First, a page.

In the recently published 2016-2017 Fact Book on the fleet industry, Automotive Fleet reported concern in the increase of collisions related to driver distraction. Technology continues to be a safety flashpoint.
Safety features are playing a stronger role in determining which vehicles rise to the top for new orders. It’s important for fleet, risk, and safety managers to understand what crash avoidance technologies are available (standard, optional, and aftermarket), when considering safety strategies, and deciding on new vehicle selectors. As ADAS becomes more common, it’s important to review this technology to determine what impact it can have on reducing the number and severity of crashes within your fleet.
Most Common ADAS Technologies
Among manufacturers, there are vast differences in availability of crash avoidance technologies and costs. Crash avoidance features are rapidly making their way into the market and into fleets as both standard and optional features. These features are designed to help drivers operate vehicles more safely.
Six most common crash avoidance technologies you should review:
- Forward collision warning
- Automatic braking and electronic stability control
- Lane departure warning and prevention
- Adaptive headlights
- Blind spot detection
- Back up prevention and park assist
Learning Resources for Advanced Safety Technology
To help drivers better understand car safety technology, the National Safety Council and its partner, the University of Iowa, created the educational website MyCarDoesWhat.org. This website can help you find out about new safety features, how the technology works, and how to use it. The site also contains video quick-guides, infographics, games, and deeper learning articles.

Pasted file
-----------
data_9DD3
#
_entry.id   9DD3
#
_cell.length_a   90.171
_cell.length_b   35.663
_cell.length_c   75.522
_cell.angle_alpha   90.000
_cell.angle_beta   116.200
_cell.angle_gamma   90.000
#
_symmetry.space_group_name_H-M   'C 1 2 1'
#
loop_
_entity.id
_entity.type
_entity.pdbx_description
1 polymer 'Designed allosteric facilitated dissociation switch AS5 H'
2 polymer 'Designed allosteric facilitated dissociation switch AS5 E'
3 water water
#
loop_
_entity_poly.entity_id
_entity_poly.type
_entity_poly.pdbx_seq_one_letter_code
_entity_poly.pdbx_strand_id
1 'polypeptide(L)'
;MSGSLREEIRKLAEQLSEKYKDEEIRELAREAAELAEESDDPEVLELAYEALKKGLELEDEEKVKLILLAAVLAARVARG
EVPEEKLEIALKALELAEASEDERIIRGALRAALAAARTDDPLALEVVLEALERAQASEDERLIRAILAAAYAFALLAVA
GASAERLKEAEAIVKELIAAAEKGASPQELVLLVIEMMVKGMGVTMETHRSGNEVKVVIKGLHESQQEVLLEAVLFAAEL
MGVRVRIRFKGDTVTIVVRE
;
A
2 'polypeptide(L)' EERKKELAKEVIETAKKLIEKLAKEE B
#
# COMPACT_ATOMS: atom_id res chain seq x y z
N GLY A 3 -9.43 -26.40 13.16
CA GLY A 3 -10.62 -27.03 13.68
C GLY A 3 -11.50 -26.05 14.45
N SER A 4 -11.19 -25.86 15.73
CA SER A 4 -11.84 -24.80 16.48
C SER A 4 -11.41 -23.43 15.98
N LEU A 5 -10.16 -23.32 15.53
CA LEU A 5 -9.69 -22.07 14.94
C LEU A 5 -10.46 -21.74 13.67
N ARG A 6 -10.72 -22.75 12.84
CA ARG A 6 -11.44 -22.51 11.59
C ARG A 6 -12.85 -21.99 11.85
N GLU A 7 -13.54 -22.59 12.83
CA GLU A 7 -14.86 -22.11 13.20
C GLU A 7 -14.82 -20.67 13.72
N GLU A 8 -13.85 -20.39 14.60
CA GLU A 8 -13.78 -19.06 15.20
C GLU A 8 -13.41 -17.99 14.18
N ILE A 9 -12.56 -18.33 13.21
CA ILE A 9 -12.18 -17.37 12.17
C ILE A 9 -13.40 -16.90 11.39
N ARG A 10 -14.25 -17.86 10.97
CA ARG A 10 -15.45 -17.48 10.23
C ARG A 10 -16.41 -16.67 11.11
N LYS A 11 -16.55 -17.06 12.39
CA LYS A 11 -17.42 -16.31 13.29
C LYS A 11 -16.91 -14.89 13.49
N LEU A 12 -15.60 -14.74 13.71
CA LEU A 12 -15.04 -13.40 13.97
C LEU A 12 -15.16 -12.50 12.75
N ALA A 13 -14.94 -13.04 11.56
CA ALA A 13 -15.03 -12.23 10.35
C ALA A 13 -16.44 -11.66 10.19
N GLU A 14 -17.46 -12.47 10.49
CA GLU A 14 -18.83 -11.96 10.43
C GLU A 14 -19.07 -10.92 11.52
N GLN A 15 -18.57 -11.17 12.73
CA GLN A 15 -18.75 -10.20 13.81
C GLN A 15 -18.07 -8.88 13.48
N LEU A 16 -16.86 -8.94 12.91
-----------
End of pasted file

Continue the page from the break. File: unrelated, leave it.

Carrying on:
According to Alex Epstein, Senior Director of Digital Strategy and Content for the National Safety Council, this website is a wikipedia of available and soon-to-be available safety features, adding: “These safety features help drivers recognize risk and sometimes act when a driver doesn’t react after the risk is identified, but they are not meant to take over the task of driving.” The website is beneficial for all types of drivers and for understanding the varying differences in these technologies.
What may cause confusion is that these features often have different names and functionality among OEMs. For example, automatic emergency braking is also marketed as forward collision mitigation system, pre-crash warning and braking system, and intelligent braking. With some systems, the car may stop completely and with another, the vehicle may only slow down. Detection of pedestrians or bicyclists may or may not be included in the feature.